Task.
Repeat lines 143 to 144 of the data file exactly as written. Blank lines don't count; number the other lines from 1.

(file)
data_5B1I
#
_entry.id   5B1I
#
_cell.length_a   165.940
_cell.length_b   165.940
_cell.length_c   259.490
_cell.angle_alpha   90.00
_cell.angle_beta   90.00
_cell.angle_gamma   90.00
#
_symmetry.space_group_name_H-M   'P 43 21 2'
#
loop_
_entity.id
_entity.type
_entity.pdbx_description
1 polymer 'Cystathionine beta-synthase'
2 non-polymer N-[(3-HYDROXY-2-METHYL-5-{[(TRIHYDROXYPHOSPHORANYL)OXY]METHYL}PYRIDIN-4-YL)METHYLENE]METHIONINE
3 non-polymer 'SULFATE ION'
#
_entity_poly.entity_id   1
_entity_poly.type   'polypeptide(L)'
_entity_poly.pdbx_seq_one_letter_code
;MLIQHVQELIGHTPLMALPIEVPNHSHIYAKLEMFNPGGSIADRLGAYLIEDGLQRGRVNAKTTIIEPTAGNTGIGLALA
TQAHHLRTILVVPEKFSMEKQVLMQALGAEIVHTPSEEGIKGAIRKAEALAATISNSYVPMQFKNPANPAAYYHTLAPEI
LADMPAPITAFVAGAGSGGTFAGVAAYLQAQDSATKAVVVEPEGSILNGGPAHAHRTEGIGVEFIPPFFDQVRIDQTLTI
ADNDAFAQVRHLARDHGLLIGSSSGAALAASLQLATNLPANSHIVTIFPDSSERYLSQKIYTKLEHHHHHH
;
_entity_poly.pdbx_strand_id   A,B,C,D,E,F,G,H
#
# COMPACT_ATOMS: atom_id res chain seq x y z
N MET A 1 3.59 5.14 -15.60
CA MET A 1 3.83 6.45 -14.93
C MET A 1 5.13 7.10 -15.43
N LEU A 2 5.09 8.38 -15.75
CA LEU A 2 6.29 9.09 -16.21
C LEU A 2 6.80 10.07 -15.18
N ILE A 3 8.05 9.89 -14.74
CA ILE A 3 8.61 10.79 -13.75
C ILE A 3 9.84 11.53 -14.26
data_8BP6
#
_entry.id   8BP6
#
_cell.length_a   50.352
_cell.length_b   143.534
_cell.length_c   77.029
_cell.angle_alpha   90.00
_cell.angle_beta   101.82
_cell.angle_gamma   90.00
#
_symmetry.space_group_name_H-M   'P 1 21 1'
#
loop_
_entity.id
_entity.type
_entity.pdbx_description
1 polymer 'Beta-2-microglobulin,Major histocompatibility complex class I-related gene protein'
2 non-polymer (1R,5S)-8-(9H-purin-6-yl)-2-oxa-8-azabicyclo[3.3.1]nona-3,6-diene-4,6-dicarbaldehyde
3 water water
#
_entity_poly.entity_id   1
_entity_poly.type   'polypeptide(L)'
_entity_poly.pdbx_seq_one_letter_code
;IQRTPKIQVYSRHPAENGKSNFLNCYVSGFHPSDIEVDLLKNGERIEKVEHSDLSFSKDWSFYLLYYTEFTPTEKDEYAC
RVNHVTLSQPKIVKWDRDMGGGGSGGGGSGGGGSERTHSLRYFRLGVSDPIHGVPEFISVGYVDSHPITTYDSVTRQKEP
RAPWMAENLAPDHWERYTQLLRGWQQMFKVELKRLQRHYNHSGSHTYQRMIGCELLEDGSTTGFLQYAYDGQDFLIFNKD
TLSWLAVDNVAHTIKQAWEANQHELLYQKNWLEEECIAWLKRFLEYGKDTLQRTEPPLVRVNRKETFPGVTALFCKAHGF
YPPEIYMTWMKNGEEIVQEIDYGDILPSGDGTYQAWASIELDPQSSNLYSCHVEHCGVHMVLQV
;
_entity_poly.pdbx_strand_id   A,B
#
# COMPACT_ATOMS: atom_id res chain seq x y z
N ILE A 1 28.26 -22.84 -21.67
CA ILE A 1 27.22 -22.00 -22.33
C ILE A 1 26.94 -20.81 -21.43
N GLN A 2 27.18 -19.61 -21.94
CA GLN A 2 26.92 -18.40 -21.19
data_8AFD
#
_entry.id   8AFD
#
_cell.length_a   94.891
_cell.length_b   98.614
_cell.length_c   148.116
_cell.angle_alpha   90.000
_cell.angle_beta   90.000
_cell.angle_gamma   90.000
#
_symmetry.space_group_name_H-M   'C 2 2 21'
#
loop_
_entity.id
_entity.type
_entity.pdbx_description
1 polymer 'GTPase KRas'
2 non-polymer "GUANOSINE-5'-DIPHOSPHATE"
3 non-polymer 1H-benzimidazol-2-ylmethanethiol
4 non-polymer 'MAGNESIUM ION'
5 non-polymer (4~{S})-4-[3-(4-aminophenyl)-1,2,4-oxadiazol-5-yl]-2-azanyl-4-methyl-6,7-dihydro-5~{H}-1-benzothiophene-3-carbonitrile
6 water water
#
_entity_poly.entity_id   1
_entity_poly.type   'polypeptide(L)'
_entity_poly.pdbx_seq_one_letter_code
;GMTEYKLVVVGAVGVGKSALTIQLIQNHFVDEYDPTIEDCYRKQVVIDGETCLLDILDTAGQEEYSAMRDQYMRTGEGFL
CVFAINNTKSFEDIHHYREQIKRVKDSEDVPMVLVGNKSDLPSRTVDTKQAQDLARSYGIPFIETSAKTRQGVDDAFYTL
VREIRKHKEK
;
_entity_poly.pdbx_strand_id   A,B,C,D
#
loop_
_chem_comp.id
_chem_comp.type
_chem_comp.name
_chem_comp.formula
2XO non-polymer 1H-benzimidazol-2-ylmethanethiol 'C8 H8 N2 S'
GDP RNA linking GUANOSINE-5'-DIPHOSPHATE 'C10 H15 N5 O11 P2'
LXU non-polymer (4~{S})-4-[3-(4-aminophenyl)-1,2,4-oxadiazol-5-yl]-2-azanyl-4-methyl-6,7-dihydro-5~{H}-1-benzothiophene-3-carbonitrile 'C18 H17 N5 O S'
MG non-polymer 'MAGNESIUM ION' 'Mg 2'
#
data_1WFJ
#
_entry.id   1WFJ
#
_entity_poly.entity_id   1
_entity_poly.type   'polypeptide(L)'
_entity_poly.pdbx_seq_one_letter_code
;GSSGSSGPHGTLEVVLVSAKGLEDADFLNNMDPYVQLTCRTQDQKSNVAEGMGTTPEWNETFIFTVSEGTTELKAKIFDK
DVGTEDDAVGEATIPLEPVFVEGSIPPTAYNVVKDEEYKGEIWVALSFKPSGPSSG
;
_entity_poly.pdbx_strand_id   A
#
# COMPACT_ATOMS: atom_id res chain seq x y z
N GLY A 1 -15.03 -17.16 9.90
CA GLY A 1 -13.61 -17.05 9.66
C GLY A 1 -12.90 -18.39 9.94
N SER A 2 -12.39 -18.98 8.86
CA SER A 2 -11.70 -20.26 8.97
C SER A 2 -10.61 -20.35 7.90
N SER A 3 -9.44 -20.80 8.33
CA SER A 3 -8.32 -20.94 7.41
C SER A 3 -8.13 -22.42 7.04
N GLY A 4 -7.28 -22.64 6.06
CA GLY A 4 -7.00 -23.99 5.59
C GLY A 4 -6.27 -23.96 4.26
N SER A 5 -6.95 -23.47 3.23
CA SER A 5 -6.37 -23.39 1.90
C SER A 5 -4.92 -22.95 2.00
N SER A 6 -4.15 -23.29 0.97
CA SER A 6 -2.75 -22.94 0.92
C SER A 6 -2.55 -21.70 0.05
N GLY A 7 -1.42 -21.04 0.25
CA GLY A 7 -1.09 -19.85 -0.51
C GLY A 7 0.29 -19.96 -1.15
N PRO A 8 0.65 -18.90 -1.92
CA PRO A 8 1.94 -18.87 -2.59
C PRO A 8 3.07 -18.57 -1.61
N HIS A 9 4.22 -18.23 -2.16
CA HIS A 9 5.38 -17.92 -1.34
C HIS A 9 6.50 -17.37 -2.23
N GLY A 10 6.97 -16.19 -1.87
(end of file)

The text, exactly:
CA SER A 3 -8.32 -20.94 7.41
C SER A 3 -8.13 -22.42 7.04